Once it has been decided that a defendant purposefully established minimum contacts within the forum State, these contacts may be considered in light of other factors to determine whether the assertion of personal jurisdiction would comport with fair play and substantial justice.
Appellant is a Florida corporation whose principal offices are in Miami. It conducts most of its restaurant business through a franchise operation, under which franchisees are licensed to use appellant's trademarks and service marks in leased standardized restaurant facilities for a period of 20 years. The governing contracts provide that the franchise relationship is established in Miami and governed by Florida law, and call for payment of all required monthly fees and forwarding of all relevant notices to the Miami headquarters. Appellee is a Michigan resident who, along with another Michigan resident, entered into a 20-year franchise contract with appellant to operate a restaurant in Michigan. Subsequently, when the restaurant's patronage declined, the franchisees fell behind in their monthly payments. After extended negotiations among the franchisees, the Michigan district office, and the Miami headquarters proved unsuccessful in solving the problem, headquarters terminated the franchise and ordered the franchisees to vacate the premises. They refused and continued to operate the restaurant. Appellant then brought a diversity action in Federal District Court in Florida, alleging that the franchisees had breached their franchise obligations and requesting damages and injunctive relief. The franchisees claimed that, because they were Michigan residents and because appellant's claim did not "arise" within Florida, the District Court lacked personal jurisdiction over them. But the court held that the franchisees were subject to personal jurisdiction pursuant to Florida's long-arm statute, which extends jurisdiction to any person, whether or not a citizen or resident of the State, who breaches a contract in the State by failing to perform acts that the contract requires to be performed there. The Court of Appeals reversed.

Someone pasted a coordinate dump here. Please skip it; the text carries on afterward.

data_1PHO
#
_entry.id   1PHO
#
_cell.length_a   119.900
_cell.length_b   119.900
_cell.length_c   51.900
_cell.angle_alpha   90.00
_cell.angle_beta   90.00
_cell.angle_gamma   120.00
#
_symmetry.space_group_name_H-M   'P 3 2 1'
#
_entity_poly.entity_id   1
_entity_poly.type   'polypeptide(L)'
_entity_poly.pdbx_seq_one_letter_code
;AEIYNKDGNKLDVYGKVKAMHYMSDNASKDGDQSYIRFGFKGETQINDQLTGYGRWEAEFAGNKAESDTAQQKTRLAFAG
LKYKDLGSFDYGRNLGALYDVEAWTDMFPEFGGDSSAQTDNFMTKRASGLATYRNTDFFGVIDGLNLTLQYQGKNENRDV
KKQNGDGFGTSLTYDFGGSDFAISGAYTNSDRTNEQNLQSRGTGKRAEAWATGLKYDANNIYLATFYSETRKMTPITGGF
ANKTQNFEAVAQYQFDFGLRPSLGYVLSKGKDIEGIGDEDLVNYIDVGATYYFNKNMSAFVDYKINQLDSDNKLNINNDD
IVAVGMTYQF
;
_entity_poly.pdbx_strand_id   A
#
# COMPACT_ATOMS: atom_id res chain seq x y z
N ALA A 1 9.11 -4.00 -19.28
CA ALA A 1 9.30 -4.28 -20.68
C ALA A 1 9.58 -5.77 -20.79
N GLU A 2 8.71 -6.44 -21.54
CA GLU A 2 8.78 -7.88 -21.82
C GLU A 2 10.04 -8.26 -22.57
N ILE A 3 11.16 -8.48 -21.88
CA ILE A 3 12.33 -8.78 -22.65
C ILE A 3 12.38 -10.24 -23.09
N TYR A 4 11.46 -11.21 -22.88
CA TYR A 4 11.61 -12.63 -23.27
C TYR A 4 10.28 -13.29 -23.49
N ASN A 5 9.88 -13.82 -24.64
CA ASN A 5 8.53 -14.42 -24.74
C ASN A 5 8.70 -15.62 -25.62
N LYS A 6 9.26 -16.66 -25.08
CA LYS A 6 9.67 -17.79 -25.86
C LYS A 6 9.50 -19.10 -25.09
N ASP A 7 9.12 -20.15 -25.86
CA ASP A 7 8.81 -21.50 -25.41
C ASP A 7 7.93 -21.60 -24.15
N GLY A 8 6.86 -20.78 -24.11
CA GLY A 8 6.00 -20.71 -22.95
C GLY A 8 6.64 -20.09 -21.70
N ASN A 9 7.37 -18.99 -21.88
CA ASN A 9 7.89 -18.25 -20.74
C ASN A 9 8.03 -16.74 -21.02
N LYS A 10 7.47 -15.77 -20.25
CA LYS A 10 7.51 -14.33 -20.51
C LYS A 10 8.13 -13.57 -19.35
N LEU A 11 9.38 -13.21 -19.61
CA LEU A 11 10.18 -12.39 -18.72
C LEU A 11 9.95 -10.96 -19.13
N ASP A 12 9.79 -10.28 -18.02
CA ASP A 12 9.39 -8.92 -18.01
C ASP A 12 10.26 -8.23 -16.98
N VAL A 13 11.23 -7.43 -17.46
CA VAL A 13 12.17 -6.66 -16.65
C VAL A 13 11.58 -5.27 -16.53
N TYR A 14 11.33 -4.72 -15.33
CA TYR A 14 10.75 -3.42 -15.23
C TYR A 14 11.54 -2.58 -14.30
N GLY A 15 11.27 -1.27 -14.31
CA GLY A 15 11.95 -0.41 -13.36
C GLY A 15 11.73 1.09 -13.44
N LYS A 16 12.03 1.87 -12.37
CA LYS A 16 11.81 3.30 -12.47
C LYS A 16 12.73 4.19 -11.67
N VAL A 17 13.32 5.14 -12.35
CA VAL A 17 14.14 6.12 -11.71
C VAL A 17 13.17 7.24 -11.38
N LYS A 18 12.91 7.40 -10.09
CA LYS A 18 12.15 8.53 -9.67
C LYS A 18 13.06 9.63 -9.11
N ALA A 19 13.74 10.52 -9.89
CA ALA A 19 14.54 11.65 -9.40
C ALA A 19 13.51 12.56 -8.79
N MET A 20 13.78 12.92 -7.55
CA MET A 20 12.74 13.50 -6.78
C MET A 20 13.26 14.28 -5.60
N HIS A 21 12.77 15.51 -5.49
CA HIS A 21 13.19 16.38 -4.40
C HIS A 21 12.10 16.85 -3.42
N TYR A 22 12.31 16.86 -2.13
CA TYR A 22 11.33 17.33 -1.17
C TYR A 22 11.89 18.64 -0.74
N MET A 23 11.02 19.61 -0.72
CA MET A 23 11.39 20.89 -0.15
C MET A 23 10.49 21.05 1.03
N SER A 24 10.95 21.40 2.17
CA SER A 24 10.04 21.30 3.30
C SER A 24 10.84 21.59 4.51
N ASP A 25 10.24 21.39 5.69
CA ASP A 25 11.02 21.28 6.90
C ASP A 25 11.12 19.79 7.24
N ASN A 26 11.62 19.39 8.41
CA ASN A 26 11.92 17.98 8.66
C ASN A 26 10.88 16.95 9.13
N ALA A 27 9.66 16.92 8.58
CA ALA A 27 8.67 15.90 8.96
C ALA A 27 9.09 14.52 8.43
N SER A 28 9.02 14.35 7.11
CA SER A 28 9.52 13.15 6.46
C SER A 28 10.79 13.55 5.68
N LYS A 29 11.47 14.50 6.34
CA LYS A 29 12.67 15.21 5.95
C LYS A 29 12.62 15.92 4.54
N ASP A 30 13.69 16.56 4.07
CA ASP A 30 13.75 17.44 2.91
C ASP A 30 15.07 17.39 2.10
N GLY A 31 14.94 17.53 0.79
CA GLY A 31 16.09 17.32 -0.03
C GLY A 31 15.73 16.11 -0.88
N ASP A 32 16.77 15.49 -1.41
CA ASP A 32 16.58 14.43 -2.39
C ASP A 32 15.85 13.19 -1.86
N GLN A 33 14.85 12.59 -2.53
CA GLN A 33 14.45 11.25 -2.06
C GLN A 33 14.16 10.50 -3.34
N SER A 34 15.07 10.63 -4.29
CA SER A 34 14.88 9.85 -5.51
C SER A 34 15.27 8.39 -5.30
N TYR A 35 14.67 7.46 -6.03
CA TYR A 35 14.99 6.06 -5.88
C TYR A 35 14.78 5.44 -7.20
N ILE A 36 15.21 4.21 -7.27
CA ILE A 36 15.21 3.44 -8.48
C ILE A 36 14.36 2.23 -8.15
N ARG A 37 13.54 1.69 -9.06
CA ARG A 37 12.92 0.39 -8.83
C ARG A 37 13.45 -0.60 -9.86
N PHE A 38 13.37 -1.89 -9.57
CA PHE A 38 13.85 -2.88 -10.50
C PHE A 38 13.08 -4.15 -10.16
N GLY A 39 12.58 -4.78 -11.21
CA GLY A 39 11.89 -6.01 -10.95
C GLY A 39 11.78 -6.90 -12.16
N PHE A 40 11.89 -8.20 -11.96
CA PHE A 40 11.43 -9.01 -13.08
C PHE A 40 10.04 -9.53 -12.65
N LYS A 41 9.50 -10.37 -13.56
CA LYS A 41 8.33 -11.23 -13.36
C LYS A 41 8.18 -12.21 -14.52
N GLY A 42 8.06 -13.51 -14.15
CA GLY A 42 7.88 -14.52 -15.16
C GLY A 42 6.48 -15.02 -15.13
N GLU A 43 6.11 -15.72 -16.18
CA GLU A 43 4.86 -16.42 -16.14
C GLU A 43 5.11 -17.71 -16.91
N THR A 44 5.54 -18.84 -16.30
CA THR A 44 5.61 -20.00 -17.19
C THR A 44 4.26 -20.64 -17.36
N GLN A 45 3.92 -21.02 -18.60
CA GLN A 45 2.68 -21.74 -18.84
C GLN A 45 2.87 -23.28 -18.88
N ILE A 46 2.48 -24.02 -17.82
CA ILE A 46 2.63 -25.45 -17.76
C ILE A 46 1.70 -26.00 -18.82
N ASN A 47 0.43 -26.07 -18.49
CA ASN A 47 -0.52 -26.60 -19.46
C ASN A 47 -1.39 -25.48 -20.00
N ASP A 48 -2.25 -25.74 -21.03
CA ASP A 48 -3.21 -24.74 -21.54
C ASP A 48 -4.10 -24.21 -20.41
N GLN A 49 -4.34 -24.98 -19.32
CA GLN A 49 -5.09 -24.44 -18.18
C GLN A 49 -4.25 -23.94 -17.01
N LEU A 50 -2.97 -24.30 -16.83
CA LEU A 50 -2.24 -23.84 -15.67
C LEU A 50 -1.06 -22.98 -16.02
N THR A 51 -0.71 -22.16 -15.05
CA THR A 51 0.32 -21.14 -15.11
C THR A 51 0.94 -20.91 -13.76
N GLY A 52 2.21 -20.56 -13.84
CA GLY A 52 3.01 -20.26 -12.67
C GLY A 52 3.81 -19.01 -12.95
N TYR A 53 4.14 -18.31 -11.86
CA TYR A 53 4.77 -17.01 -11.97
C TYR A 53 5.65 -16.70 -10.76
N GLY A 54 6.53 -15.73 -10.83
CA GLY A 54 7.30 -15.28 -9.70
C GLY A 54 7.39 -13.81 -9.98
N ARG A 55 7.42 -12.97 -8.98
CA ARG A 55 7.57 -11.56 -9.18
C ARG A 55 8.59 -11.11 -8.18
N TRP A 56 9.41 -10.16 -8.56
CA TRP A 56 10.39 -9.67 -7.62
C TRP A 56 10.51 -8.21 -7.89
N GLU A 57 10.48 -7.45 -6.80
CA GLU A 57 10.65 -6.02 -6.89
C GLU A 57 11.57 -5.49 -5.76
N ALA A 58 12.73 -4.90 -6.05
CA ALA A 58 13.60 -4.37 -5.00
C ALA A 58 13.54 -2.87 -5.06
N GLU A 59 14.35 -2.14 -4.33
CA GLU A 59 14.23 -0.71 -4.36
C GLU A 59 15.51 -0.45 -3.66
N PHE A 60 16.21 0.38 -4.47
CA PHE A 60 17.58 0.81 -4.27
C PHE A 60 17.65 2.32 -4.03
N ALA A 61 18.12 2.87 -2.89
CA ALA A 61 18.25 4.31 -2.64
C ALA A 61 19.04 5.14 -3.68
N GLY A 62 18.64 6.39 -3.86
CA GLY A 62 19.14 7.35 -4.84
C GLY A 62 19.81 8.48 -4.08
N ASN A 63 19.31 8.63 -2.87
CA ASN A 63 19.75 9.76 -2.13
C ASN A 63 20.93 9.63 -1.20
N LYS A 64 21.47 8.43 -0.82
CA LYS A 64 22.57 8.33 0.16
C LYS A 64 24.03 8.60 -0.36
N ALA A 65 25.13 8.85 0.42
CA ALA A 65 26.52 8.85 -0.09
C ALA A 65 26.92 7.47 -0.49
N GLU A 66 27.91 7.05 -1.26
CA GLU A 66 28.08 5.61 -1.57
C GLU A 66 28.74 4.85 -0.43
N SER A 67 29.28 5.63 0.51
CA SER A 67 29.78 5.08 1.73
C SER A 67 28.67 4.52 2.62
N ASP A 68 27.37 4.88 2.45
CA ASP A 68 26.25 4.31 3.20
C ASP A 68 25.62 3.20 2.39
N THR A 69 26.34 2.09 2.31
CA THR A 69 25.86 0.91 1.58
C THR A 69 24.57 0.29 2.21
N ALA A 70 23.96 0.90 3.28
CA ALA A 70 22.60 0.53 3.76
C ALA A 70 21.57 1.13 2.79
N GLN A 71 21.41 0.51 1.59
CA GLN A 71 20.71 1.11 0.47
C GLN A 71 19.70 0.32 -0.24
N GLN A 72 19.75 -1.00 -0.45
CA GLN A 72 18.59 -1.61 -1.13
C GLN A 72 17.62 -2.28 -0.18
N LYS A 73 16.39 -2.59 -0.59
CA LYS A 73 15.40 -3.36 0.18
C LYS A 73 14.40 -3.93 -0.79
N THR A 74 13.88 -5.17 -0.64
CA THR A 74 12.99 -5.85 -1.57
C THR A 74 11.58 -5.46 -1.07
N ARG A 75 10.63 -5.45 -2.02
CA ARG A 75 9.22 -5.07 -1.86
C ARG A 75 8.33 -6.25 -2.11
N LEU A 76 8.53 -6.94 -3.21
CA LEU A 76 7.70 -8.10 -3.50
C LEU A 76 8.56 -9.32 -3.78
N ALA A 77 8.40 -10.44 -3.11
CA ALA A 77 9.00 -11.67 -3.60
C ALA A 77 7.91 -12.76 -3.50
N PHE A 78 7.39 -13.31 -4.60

Was out-of-state franchisee subject to jurisdiction in franchisor's home state where franchise agreement established franchisor's home state as the forum for breach of contract actions?
An individual's contract with an out-of-state party cannot alone automatically establish sufficient minimum contacts in the other party's home forum. Instead, the prior negotiations and contemplated future consequences, along with the terms of the contract and the parties' actual course of dealing, must be evaluated to determine whether a defendant purposefully established minimum contacts within the forum.
The Court held that the exercise of in personam jurisdiction over the franchisee pursuant to the state's long-arm statute did not violate the due process clause of the Fourteenth Amendment. because the franchisee established a substantial and continuing relationship with the plaintiff's headquarters in the forum state, received fair notice from the contract documents and the course of dealing that he might be subject to suit in the forum state, and failed to demonstrate how jurisdiction in that forum would otherwise be fundamentally unfair.